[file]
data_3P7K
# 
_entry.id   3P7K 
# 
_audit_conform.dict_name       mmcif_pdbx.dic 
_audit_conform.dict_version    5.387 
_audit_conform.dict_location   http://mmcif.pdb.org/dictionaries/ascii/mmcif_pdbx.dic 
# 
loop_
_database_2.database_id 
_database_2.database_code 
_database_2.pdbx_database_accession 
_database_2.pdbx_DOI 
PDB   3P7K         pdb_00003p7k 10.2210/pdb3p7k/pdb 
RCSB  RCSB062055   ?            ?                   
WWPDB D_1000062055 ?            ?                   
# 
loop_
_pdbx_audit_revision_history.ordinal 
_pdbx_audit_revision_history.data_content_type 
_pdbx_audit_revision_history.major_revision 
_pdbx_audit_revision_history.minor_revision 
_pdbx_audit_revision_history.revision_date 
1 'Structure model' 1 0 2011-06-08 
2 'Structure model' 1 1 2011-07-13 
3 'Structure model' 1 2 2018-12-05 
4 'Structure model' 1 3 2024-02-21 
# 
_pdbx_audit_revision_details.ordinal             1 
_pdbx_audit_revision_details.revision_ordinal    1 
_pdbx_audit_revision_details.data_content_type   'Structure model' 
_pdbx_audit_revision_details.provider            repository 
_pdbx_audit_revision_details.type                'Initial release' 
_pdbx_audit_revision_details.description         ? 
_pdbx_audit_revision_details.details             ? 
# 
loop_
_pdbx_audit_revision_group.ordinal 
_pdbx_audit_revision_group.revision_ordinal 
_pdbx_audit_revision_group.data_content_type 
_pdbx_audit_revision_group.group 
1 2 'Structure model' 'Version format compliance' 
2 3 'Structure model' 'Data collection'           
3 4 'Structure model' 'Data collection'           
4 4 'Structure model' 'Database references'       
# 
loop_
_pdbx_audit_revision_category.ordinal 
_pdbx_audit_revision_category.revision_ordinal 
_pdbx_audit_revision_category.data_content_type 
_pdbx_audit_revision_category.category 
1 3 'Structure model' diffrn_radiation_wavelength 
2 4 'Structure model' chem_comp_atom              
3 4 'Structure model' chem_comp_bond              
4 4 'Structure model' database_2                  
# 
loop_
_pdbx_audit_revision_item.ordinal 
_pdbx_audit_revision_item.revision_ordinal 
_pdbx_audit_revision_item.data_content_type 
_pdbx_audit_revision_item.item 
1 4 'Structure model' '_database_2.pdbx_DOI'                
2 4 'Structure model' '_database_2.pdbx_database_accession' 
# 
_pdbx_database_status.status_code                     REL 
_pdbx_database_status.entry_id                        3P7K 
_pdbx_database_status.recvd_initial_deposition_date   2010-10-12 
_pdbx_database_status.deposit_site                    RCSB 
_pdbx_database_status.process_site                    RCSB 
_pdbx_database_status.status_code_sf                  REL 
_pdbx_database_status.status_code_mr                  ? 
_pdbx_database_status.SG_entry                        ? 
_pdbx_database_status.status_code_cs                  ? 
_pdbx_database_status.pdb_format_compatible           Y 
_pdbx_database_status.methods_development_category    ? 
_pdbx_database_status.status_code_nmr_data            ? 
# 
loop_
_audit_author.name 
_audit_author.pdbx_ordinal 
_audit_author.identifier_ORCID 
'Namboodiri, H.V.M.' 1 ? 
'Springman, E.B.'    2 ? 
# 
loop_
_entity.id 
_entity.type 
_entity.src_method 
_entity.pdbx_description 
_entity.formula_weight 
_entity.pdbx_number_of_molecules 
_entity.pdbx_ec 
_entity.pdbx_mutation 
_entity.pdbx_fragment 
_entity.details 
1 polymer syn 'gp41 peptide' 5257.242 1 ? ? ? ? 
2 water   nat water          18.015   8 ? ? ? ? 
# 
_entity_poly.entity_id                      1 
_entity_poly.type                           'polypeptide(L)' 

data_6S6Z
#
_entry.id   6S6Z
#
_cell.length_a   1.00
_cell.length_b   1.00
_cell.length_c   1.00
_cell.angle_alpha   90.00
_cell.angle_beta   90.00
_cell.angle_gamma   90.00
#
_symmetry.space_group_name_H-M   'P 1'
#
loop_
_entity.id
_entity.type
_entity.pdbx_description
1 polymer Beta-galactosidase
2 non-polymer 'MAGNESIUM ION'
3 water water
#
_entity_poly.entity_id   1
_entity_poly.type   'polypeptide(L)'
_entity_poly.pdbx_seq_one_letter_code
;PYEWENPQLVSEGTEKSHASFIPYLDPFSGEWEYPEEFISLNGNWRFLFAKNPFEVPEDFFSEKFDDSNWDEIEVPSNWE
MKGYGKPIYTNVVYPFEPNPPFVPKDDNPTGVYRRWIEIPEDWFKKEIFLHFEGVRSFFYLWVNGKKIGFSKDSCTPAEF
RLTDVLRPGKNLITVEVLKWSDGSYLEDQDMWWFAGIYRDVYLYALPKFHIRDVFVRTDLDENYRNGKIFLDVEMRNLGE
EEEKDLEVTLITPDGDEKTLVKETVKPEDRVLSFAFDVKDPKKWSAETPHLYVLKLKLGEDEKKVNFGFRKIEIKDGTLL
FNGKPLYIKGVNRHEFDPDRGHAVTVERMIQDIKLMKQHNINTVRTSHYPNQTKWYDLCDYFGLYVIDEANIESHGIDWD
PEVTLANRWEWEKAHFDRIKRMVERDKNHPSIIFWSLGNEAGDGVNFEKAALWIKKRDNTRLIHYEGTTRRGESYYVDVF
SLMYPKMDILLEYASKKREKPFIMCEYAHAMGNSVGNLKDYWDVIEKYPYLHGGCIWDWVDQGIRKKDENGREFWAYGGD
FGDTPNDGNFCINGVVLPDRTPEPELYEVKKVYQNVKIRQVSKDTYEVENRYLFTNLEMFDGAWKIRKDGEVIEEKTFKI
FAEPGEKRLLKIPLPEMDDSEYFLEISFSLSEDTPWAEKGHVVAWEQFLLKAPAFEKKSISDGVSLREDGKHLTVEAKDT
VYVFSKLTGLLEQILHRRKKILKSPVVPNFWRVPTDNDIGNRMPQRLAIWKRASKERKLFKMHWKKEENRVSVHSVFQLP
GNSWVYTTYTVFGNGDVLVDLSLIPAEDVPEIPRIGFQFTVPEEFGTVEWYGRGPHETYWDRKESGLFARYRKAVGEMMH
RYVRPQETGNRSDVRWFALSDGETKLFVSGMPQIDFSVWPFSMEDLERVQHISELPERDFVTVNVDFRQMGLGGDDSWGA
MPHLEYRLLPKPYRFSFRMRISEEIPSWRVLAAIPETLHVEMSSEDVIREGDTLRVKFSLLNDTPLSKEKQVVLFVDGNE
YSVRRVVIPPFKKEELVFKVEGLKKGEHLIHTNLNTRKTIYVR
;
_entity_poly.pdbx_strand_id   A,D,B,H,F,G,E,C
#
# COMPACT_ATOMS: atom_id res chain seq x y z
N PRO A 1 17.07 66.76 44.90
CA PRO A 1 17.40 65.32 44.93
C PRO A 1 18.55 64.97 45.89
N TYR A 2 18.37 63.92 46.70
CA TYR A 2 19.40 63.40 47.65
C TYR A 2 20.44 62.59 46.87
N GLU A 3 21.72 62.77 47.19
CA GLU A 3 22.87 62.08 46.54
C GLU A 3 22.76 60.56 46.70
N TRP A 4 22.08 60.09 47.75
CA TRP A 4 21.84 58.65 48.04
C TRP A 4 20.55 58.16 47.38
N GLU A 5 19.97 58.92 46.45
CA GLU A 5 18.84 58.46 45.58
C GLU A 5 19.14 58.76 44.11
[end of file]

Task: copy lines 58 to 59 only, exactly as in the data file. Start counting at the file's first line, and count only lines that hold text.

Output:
_pdbx_audit_revision_item.ordinal 
_pdbx_audit_revision_item.revision_ordinal 